Let’s Get Growing with Julie: Targeting Biting Flies


By Julie McConnell, UF/IFAS Extension Bay County

Other than moving to the Arctic, how can you minimize the risk of being attacked by blood feeding insects this summer? Understanding the habitat needs and behavior of mosquitoes, yellow files, deer flies, and horse flies is key. Mosquito control does a great job of educating the public with dump, drain, or treat standing water campaigns, but what about those other pesky biters?

Yellow, deer, and horse flies are in the Tabanidae family and are collectively referred to as Tabanids. Although they do have some differences, there are enough similarities that managing for one will help prevent the others, too.

Tabanids lay eggs on aquatic vegetation, saturated soils, or objects (plants or inanimate) overhanging water bodies or similar surfaces. Larvae (juvenile stage) of these flies feed on moist decaying organic matter, aquatic and semi-aquatic invertebrates, small crustaceans, or earthworms (species dependent) so you are very likely to find adult Tabanids in these environments.

Females are responsible for bites to humans and other animals because eggs require a blood meal to develop. Although they are strong fliers, they tend to congregate near larval habitat sites – typically shady areas near water bodies and forests or other areas with dense vegetation. They are active during the day, with the highest incidence of activity during late afternoon or on cloudy days, and are attracted to dark colors and movement.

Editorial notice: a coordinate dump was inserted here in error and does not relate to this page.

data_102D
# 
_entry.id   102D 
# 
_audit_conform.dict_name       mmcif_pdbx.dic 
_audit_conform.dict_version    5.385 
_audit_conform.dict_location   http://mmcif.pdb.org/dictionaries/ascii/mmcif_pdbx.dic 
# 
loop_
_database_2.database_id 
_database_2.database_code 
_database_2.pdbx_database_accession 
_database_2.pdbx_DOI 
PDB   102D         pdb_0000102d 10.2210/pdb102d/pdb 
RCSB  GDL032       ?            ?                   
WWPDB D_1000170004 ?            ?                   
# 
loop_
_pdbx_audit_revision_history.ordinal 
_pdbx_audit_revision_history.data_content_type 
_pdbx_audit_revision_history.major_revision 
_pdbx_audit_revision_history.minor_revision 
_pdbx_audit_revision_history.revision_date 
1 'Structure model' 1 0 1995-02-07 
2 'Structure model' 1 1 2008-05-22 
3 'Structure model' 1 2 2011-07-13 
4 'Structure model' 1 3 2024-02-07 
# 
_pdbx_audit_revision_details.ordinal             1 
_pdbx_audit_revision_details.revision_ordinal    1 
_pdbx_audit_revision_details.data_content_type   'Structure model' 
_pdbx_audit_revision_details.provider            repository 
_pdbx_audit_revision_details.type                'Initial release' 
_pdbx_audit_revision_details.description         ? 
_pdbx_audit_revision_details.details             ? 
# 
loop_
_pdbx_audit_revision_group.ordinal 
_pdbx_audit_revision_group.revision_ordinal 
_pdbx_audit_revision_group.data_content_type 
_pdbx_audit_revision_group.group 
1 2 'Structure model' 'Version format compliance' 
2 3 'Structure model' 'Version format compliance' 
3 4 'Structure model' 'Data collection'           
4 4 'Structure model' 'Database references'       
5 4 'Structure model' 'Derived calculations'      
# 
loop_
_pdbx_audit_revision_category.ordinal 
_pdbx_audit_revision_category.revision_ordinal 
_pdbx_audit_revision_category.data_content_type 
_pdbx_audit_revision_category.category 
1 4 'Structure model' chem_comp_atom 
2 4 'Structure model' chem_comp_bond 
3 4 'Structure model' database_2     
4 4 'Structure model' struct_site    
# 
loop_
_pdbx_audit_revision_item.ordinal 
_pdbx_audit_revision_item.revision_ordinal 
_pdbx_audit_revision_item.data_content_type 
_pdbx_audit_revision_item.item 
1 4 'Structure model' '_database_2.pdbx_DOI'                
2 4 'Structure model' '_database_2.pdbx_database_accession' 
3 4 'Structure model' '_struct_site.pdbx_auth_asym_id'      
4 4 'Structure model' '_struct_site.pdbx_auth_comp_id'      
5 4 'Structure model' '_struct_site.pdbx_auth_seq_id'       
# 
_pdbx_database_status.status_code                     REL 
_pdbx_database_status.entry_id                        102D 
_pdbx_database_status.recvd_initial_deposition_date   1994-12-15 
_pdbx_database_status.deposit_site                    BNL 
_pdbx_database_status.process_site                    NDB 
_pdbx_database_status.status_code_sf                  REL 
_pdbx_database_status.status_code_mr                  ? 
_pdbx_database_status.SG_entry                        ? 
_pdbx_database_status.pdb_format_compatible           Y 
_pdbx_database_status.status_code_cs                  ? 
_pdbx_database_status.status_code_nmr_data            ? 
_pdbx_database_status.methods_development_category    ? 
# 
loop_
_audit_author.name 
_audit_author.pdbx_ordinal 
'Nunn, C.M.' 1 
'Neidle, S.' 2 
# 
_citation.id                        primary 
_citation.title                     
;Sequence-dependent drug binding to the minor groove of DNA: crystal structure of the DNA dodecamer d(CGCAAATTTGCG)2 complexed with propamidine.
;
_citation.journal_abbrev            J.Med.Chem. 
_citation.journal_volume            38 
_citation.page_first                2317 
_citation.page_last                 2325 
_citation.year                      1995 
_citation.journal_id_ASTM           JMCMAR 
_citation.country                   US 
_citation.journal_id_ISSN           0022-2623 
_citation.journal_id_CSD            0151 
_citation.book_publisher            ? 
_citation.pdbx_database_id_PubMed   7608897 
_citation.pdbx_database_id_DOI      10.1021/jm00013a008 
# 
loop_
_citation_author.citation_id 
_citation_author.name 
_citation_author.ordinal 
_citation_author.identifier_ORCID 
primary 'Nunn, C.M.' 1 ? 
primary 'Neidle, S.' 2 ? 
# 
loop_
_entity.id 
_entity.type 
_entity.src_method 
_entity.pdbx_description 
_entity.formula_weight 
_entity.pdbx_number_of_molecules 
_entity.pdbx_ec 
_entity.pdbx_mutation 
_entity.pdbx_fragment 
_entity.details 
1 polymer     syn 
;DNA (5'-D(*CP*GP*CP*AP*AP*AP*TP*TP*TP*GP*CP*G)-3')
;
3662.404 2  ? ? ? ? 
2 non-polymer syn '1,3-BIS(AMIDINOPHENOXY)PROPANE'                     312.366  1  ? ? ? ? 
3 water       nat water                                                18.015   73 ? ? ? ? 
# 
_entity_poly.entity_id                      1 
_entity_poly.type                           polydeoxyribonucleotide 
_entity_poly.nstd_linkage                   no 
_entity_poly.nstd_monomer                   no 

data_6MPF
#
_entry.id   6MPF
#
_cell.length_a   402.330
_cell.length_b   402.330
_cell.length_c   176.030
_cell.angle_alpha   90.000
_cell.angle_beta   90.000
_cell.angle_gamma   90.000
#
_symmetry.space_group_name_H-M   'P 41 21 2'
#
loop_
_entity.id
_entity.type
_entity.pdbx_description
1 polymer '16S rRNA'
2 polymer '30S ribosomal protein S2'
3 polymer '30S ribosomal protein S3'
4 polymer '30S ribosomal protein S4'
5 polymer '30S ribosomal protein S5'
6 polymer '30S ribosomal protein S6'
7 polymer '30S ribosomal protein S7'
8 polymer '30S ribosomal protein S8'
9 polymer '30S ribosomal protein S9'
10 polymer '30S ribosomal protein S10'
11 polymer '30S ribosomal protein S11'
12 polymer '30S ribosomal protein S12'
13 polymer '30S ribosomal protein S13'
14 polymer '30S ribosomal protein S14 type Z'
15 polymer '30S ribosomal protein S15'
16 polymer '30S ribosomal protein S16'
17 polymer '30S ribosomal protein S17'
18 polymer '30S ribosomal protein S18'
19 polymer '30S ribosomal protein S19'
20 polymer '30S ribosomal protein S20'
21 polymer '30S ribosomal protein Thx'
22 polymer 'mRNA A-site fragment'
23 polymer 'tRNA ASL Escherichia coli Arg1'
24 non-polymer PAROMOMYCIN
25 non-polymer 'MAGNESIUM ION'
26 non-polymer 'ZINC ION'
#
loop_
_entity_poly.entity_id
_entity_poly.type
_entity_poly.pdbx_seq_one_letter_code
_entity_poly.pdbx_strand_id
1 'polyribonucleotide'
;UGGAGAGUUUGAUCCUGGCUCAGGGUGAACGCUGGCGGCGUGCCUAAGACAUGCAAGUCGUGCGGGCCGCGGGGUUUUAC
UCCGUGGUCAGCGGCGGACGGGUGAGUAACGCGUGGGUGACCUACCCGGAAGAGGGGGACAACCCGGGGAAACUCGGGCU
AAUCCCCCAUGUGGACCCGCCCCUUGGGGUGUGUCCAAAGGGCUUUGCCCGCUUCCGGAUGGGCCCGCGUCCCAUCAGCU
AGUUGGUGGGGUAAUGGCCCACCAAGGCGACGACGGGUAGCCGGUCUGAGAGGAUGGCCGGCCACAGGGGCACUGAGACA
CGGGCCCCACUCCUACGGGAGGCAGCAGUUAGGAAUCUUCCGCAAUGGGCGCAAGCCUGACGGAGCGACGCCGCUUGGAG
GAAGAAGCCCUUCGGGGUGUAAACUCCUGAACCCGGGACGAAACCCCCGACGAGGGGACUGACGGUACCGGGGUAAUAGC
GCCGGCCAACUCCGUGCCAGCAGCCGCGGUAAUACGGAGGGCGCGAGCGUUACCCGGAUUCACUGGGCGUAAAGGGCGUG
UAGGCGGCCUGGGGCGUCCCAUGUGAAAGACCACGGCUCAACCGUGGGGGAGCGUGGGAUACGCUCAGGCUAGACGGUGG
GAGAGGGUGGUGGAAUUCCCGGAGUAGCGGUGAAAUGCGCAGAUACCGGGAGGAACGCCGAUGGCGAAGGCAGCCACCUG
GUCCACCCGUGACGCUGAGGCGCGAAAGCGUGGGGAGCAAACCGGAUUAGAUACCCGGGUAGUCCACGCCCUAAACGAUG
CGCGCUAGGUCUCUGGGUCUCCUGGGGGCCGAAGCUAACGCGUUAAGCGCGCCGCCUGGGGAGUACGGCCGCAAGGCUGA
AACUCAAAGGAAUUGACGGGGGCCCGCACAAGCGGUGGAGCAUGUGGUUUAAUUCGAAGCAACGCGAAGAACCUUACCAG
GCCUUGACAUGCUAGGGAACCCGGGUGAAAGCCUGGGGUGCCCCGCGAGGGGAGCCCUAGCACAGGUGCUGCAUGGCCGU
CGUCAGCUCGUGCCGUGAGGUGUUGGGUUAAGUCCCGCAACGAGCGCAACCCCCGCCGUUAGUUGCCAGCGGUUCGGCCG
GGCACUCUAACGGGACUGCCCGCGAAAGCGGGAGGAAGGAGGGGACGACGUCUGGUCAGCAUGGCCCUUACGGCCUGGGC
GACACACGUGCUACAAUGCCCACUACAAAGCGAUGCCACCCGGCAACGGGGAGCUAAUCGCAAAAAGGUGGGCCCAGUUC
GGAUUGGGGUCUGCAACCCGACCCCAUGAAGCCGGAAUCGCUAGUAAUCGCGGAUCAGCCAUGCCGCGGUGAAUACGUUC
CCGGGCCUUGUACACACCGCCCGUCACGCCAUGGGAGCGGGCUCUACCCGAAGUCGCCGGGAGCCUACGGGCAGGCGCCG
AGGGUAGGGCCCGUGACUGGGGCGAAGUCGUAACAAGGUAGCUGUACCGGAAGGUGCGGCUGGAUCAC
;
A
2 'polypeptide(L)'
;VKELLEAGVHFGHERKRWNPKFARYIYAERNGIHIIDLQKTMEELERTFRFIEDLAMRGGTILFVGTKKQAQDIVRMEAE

To reduce the likelihood of bites avoid potential habitats at peak times, wear light colored clothing that covers skin and apply repellents containing DEET, citronella, or geraniol. Eliminating larval habitats near buildings or where people congregate and hanging black ball traps in shady areas can also be employed in management practices. Ball traps can be purchased as kits or you can make your own by following instructions found here https://sfyl.ifas.ufl.edu/media/sfylifasufledu/baker/docs/pdf/horticulture/ThePerfectYellowFlyTrap_000.pdf

To read more about the life cycle of Tabanids commonly found in Florida visit https://edis.ifas.ufl.edu/publication/IN595.

An Equal Opportunity Institution. UF/IFAS Extension, University of Florida, Institute of Food and Agricultural Sciences, Andra Johnson, Dean. Single copies of UF/IFAS Extension publications (excluding 4-H and youth publications) are available free to Florida residents from county UF/IFAS Extension offices.